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Former cold-case detective and crime scene investigator Steve Chancellor has shared his thoughts on how police may crack the case of Madeleine McCann's disappearance.
Investigators have been working to discover what happened to McCann since 2007, when the then-three-year-old vanished from an apartment in the Algarve while on holiday with her parents, Kate and Gerry McCann.
Police have named convicted rapist Christian B as a prime suspect in the case, though he has repeatedly denied his involvement and claims to have an alibi.
With the case still unsolved after 15 years, Chancellor shared his thoughts on the situation with The Sun and claimed the 'biggest cases are often solved by the smallest things'.
The former cold case detective suggested four detection methods which can be used to find hairs and clothing fibres at a crime scene, including different coloured lights and alternative light sources; sticky pads, which Chancellor described as 'the best collection device for hair and fibre' on a surface level; or heavy tape to pull fibres from deeper crevices and material.
The last option Chancellor suggested is a special handheld vacuum with a filter, which may be the only option in the McCann case and could be used on Christian B's VW campervan.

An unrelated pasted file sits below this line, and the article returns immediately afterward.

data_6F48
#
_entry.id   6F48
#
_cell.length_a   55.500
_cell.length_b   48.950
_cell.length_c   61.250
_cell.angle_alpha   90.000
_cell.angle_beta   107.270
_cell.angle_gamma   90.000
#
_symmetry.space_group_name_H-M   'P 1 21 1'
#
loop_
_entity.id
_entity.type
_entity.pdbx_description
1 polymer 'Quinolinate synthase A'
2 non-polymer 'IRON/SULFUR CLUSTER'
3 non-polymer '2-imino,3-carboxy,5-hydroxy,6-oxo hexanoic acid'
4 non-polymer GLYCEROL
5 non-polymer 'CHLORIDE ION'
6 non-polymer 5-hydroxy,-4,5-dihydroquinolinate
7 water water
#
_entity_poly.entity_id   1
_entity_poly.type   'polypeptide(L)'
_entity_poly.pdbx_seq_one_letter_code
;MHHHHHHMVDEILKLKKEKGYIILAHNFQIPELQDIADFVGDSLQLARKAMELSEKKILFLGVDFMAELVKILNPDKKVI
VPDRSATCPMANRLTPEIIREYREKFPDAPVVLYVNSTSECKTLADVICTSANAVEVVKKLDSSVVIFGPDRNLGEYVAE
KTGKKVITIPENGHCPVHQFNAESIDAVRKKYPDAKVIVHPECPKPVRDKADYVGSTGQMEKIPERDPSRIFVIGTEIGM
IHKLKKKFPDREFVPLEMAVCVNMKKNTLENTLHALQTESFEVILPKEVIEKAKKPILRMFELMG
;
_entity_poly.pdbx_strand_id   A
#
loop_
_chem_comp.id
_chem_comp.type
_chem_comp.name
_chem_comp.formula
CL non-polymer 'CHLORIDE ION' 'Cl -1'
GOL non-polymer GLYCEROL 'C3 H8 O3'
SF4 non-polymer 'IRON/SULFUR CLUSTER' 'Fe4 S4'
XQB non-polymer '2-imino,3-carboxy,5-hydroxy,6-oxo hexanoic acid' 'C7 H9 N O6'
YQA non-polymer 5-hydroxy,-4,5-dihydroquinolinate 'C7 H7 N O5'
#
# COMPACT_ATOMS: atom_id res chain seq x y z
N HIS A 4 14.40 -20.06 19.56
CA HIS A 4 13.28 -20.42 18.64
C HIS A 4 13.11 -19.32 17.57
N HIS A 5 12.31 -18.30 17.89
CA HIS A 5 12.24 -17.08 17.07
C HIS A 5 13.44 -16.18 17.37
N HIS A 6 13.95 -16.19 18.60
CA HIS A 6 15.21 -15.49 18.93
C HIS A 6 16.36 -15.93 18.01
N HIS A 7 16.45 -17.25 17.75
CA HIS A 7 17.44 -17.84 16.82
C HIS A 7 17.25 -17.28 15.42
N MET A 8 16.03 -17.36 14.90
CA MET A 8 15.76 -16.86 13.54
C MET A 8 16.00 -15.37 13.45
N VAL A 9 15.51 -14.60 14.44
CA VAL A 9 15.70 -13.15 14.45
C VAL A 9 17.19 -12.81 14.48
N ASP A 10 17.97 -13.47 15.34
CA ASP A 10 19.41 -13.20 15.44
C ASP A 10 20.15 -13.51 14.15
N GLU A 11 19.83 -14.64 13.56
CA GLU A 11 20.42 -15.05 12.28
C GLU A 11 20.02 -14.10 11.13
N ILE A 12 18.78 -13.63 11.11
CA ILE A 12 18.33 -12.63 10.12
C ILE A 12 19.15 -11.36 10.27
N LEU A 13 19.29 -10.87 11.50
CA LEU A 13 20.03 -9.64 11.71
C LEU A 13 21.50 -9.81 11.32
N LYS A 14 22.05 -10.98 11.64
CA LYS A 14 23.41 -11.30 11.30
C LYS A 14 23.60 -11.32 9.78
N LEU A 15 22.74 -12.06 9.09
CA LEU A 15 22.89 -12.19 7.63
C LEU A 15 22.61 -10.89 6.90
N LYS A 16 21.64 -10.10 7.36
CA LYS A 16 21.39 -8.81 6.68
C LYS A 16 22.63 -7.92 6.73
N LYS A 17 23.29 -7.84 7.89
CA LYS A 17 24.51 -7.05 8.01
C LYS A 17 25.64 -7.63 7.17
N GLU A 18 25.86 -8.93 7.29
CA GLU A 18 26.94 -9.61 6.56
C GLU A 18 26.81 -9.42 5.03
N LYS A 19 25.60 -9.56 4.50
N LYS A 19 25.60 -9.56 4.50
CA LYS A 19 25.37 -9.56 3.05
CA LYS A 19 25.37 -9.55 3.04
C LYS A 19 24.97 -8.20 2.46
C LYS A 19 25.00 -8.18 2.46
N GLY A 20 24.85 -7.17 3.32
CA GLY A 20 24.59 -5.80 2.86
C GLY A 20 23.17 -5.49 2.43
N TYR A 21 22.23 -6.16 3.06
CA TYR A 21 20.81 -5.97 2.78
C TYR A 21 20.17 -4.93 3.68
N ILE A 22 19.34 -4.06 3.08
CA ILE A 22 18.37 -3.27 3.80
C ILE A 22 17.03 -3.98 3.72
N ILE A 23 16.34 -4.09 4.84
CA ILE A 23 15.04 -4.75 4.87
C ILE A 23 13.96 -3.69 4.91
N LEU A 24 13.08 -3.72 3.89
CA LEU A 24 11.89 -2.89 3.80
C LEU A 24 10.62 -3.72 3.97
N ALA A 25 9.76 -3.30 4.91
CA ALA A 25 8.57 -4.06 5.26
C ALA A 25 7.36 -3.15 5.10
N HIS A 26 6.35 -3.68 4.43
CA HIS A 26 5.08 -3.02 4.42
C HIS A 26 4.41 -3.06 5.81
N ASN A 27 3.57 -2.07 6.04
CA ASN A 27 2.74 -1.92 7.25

He explained: "Because it was 15 years ago other methods such as visual, lighting and tapes wouldn’t have worked... For the length of time that van had been there, I would start with a visual look and then go straight to the vacuum."
Chancellor suggested the vacuum would lift possible evidence from the surface of the vehicle as well as 'stuff deposited years ago'.
One kind of material that may be easier to detect than others could be McCann's pyjamas, Chancellor said, as 'softer materials' offer a 'better chance of finding fibres'.
He went on to stress the importance of 'forensics and evidence' in cases where there is little else to go off, pointing out McCann's disappearance is 'unlike some scenes where there is overwhelming evidence at the scene like weapons, biological fluids or blood'.
Chancellor praised the work of the investigators over the last 15 years and commended the fact that 'no one has thrown their hands up and said, ‘This case can’t be solved".
“They have gone through the process up to the point of finding the vehicle, the site, and gone looking for something. That’s one of the biggest things I teach - you are never going to find something if you don’t look. I’m very impressed that they have taken the time, gone out there and said ‘We’re not done'," Chancellor added.